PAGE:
On a professional level, it is expected that employees would be able to effectively contain their emotions, taking all the outburst and frustration outside the workplace. Unfortunately, this is only possible in an "ideal" world, which, of course, is still a dream for all of us.
In the real world, it's very common to see tempers rising, balls breaking and frustration taking its toll on workers. Sometimes, these problems can easily escalate to greater conflicts, when underlying issues are not properly resolved. Dealing with an angry employee is not always pleasant, even for exceptional HR professional. Your approach can either turn things around for good or even make the situation worse.
Either way, anger is a destructive force and can be very harmful in the workplace. It can create a hostile work environment that will lead to poor performance and reduced productivity. Overall, it can hamper organisational success.
As an HR manager, your role should always be that of a mediator seeking to effectively address the situation at hand. While you're looking for peace and orderliness to rule, make sure you also listen to angry employees in order to prevent disgruntled behaviour in the long run.
Below are some helpful HR tips you may want to consider:
Give Enough Time
Most times when people flare up, it is common for them to say terrible things; some of which they don't really mean. As a result, it is not often advisable to address a problem when the tension is still high.
You may want to give angry parties some time to pull themselves together again. Ideally, you can ask them to stop their work and resume the next day.
This will help prevent further confrontation, which may result in physical combat or attack. In addition, you will have enough time to devise a proper response to this conflict.
Get A Neutral Person To Back You Up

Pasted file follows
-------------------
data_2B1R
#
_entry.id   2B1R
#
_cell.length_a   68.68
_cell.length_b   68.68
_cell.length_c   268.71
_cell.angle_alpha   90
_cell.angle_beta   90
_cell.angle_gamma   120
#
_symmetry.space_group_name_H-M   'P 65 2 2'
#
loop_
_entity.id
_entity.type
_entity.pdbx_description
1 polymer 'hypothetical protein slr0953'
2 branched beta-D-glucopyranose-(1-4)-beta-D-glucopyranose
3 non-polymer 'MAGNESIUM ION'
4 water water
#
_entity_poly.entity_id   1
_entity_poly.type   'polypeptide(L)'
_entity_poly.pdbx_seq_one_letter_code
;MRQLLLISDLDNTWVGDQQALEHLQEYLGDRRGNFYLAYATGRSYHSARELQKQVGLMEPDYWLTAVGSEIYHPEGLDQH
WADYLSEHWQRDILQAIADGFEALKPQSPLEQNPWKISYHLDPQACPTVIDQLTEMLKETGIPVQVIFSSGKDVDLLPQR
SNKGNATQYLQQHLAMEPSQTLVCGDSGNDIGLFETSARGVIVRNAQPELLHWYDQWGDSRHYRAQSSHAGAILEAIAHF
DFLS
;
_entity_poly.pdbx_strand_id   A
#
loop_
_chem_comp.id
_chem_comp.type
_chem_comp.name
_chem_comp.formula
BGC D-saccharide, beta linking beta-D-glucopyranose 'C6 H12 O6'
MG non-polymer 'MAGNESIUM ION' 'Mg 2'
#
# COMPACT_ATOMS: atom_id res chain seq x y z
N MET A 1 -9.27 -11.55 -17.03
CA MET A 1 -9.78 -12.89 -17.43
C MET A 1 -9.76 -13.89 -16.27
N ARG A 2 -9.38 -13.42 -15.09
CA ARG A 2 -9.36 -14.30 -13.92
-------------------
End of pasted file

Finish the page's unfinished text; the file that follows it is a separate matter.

Involving a corroborator is the next important thing you may want to do when trying to resolve a conflict. This ensures you have someone present who lends credence in the future, and also provides moral support when necessary. Such a person should be neutral and not someone who is biased.
For instance, in a violent situation, when meeting the employees to discuss, make sure you have security personnel present to guarantee everyone's safety and to prevent further chaos.
Get To The Root
In solving a conflict, it is not enough to just calm everyone down. Sometimes what transpired into an angry outburst, could be a result of something else that has been brooding and made it easy for them to flare up at the slightest provocation.
Most times, when you look at the bigger picture, the underlying issue could be a broken relationship, financial stress or even depression. This is why it's important to dig dipper to find out the real cause of the problem and tackle it first before coming to a resolution.
- Listen well
- Show concern
- Get to the facts
- Document everything
- Provide support and resources
- Correct minor details
- Quote policy
- Take sides
- React emotionally
- Tolerate abuse
This article was written by a VERCIDA Guest blogger: Kaya Johnson Twitter: @KayaJohnson37